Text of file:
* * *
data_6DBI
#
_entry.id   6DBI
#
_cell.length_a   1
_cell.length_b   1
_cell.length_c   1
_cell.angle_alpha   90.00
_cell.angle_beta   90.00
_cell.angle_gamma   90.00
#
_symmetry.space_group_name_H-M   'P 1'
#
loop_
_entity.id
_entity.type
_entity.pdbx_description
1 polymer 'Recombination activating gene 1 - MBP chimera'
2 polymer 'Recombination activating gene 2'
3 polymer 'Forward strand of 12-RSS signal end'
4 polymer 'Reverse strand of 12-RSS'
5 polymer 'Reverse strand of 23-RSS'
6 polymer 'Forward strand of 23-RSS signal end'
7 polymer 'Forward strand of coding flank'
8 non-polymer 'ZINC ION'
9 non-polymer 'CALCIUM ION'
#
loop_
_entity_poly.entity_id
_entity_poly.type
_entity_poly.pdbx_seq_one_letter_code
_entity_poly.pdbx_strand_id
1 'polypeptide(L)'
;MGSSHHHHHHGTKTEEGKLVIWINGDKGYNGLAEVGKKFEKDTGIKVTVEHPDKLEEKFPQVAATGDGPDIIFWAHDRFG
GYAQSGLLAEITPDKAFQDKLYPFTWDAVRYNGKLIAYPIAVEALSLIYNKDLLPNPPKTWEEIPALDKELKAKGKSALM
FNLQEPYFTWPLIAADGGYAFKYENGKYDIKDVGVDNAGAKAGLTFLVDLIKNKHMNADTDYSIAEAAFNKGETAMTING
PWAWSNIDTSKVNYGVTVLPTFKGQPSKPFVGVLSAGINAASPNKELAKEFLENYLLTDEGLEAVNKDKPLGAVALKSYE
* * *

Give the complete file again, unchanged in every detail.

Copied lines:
data_6DBI
#
_entry.id   6DBI
#
_cell.length_a   1
_cell.length_b   1
_cell.length_c   1
_cell.angle_alpha   90.00
_cell.angle_beta   90.00
_cell.angle_gamma   90.00
#
_symmetry.space_group_name_H-M   'P 1'
#
loop_
_entity.id
_entity.type
_entity.pdbx_description
1 polymer 'Recombination activating gene 1 - MBP chimera'
2 polymer 'Recombination activating gene 2'
3 polymer 'Forward strand of 12-RSS signal end'
4 polymer 'Reverse strand of 12-RSS'
5 polymer 'Reverse strand of 23-RSS'
6 polymer 'Forward strand of 23-RSS signal end'
7 polymer 'Forward strand of coding flank'
8 non-polymer 'ZINC ION'
9 non-polymer 'CALCIUM ION'
#
loop_
_entity_poly.entity_id
_entity_poly.type
_entity_poly.pdbx_seq_one_letter_code
_entity_poly.pdbx_strand_id
1 'polypeptide(L)'
;MGSSHHHHHHGTKTEEGKLVIWINGDKGYNGLAEVGKKFEKDTGIKVTVEHPDKLEEKFPQVAATGDGPDIIFWAHDRFG
GYAQSGLLAEITPDKAFQDKLYPFTWDAVRYNGKLIAYPIAVEALSLIYNKDLLPNPPKTWEEIPALDKELKAKGKSALM
FNLQEPYFTWPLIAADGGYAFKYENGKYDIKDVGVDNAGAKAGLTFLVDLIKNKHMNADTDYSIAEAAFNKGETAMTING
PWAWSNIDTSKVNYGVTVLPTFKGQPSKPFVGVLSAGINAASPNKELAKEFLENYLLTDEGLEAVNKDKPLGAVALKSYE